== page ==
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Anthropology Lab

Thanks to several internal grants won since 2000, the SIUE Anthropology Lab is fully equipped for contemporary anthropological research. The Anthropology Lab is fully equipped for lectures (from chalk board and slides to PowerPoint) and can seat up to 30 students. The Anthropology Club meets regularly in the Lab, and the Lab is available for other student and faculty meetings as well. Students should talk to Dr. Jen Rehg about scheduling time in the Lab and either Dr. Rehg or Dr. Julie Holt about using Lab equipment for their research.

Archaeology Resources

The Anthropology Lab has basic equipment such as calipers, scales, and digital cameras. We also have more specialized equipment such as a GPS unit, total station, and Flote Tech flotation machine. All of this equipment is available for supervised student research. The Anthropology Lab also houses a superb collection of fossil and artifact casts for teaching and a zooarchaeological comparative collection for both teaching and research . In addition, the Anthropology Lab offers students a secure space for working on archaeological collections borrowed from other institutions like the Illinois State Museum in Springfield .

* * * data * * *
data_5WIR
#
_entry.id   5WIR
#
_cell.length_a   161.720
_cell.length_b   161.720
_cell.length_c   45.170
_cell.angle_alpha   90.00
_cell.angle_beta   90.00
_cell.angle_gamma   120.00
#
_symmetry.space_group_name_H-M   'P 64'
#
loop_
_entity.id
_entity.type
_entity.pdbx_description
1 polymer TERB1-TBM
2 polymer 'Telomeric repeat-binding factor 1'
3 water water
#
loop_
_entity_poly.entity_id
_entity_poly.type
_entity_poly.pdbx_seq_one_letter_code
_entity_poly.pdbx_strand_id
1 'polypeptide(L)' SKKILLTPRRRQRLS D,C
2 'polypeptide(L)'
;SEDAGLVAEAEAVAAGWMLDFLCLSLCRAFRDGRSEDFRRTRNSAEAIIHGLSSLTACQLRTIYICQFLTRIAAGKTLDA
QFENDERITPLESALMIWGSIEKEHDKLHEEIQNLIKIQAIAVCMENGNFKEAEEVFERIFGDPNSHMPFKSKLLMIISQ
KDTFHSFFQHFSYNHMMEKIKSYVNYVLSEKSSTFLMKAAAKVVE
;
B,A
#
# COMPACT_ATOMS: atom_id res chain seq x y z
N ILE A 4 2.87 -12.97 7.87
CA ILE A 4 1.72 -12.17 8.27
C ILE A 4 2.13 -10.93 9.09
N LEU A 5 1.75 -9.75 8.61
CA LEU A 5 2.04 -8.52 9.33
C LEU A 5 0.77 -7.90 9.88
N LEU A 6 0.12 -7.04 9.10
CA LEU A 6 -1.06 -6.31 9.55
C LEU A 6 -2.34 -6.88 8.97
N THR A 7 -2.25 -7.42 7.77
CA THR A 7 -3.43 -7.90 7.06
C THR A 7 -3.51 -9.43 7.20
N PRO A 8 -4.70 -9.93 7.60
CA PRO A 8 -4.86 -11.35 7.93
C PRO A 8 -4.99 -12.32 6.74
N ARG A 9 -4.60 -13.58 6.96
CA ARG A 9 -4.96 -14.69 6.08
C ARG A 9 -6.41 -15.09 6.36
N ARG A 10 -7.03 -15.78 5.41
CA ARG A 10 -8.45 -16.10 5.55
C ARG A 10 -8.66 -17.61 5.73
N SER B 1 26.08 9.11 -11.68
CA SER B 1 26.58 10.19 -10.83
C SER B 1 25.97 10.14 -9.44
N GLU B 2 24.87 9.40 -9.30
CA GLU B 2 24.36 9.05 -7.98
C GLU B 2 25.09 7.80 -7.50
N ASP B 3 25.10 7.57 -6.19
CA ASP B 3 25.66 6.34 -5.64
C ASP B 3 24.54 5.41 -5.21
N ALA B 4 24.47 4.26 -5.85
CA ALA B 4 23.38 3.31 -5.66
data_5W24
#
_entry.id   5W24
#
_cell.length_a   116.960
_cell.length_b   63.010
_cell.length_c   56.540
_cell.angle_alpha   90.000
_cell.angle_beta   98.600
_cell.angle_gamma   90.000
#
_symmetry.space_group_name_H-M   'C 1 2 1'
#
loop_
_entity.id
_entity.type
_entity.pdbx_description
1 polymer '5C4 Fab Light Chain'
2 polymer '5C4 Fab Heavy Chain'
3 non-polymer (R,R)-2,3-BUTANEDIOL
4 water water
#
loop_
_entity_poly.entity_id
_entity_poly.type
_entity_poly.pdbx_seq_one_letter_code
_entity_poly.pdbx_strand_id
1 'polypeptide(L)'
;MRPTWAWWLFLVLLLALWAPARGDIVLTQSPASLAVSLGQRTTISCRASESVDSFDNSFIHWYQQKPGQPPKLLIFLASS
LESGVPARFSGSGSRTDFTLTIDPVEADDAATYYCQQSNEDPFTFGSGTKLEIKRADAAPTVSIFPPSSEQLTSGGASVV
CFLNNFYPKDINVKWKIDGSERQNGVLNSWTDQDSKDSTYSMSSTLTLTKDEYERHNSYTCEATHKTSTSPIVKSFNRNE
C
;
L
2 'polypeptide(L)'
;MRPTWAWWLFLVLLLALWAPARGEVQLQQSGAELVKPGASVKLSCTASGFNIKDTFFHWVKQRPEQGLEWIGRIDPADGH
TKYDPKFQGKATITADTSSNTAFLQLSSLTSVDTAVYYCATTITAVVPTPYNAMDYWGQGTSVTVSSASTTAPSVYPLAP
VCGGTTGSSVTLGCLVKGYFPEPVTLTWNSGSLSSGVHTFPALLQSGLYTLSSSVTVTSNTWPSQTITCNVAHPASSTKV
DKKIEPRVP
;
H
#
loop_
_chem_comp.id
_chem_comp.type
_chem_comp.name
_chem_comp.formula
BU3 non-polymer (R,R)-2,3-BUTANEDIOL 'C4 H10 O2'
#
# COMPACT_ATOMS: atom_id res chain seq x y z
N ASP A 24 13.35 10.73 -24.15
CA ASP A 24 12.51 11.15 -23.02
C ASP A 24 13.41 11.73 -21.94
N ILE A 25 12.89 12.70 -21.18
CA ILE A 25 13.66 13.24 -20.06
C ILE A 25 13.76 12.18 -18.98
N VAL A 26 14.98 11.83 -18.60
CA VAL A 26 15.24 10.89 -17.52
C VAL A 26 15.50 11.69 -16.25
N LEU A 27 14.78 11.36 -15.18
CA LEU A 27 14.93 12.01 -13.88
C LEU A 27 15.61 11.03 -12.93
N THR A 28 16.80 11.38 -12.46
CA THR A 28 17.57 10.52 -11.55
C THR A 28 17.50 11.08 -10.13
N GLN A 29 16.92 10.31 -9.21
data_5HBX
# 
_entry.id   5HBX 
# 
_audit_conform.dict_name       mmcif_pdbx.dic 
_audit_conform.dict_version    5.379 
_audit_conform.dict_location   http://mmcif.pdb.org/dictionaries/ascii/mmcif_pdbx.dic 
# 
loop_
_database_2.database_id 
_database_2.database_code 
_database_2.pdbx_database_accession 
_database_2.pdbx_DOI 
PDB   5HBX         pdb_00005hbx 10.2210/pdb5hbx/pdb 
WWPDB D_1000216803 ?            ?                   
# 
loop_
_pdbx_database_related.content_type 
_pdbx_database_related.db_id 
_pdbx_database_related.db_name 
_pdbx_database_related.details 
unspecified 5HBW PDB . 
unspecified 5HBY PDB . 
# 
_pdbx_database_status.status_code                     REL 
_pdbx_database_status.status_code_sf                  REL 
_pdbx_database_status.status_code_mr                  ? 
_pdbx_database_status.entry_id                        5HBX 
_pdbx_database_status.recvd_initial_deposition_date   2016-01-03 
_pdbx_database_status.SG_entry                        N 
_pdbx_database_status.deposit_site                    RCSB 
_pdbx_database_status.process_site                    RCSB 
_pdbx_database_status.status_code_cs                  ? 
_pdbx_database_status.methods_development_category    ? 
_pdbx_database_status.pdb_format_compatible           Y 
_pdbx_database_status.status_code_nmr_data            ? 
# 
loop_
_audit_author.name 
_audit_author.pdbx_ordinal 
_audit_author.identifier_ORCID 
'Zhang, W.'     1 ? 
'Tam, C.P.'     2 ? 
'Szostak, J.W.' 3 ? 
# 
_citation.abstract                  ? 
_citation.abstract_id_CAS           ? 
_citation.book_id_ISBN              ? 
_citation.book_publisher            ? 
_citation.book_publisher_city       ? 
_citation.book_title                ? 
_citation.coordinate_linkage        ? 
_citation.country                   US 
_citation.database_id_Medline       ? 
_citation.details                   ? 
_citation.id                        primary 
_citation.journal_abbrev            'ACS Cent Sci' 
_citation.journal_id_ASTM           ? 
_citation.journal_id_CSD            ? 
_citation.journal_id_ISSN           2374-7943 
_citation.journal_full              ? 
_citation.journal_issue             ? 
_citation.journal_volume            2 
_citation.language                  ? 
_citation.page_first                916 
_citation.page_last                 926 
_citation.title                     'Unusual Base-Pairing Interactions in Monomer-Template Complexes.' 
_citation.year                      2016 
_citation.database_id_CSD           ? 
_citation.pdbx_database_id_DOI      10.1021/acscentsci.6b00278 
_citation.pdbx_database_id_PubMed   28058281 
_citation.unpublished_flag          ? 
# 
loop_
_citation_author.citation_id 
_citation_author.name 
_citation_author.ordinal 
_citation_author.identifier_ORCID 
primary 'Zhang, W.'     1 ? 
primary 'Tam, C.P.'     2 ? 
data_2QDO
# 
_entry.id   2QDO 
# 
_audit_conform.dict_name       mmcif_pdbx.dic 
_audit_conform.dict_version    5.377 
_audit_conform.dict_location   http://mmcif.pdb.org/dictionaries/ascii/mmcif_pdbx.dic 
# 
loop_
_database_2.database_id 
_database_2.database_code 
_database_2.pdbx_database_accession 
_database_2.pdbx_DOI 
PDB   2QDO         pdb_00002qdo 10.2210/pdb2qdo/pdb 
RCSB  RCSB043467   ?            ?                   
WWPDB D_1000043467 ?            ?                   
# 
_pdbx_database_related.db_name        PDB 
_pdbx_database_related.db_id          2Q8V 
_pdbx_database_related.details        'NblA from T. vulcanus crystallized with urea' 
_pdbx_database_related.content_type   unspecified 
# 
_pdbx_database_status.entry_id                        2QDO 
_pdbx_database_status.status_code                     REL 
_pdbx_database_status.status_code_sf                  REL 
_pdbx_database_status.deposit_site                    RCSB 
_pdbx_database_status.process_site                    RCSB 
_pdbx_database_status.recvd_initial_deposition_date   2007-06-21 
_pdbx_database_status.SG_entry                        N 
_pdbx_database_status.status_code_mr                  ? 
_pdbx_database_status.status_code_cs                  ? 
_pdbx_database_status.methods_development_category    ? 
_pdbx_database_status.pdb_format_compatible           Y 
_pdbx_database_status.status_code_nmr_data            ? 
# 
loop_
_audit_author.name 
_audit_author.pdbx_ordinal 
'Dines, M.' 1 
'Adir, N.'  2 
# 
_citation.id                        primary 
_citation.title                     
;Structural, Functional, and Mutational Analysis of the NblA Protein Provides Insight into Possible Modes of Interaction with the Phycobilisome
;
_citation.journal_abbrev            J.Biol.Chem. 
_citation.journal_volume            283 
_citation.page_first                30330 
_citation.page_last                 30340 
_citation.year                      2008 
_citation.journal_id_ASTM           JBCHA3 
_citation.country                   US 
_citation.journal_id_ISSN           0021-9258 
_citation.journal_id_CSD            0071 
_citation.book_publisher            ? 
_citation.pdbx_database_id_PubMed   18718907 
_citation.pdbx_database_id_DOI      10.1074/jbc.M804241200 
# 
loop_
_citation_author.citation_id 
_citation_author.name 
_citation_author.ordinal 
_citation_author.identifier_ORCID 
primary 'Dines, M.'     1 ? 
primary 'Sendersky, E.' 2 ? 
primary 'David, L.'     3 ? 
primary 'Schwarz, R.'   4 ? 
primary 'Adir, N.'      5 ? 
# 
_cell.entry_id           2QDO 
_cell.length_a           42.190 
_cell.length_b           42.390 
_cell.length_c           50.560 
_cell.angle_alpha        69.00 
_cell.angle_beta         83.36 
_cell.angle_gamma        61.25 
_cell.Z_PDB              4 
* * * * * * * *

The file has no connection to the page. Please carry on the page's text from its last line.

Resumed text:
Biological Resources

The Anthropology Lab houses a superb collection casts for teaching, including replicas of hominid skulls and postcranial elements, modern human skeletons, and nonhuman primates. The Anthropology Lab offers students a secure space for working on collections borrowed from other institutions like the Illinois State Museum in Springfield. The Anthropology Lab is equipped with basic equipment such as sliding and spreading calipers, scales, and digital cameras, and a computer, used during teaching and for supervised student research.


Part of the Department of Anthropology cast collection, including hominid skulls and nonhuman primate skulls, and modern human skeletons used for teaching in Anth 111 (Introduction to Anthropology), Anth 365 (Human Origins), and Anth 407 (Primatology). Casts include replicas of australopithecines, specimens of early Homo, Neanderthals, and modern humans

Casts of nonhuman primates. These casts are used in teaching Anth 111 (Introduction to Anthropology), Anth 365 (Human Origins), and Anth 407 (Primatology), to demonstrate key features of primates, and characteristics of different primate clades. Casts include skulls of a baboon, gorillas, chimpanzee, orangutan, ring-tailed lemur, howler monkey, macaque, and colobus monkey.

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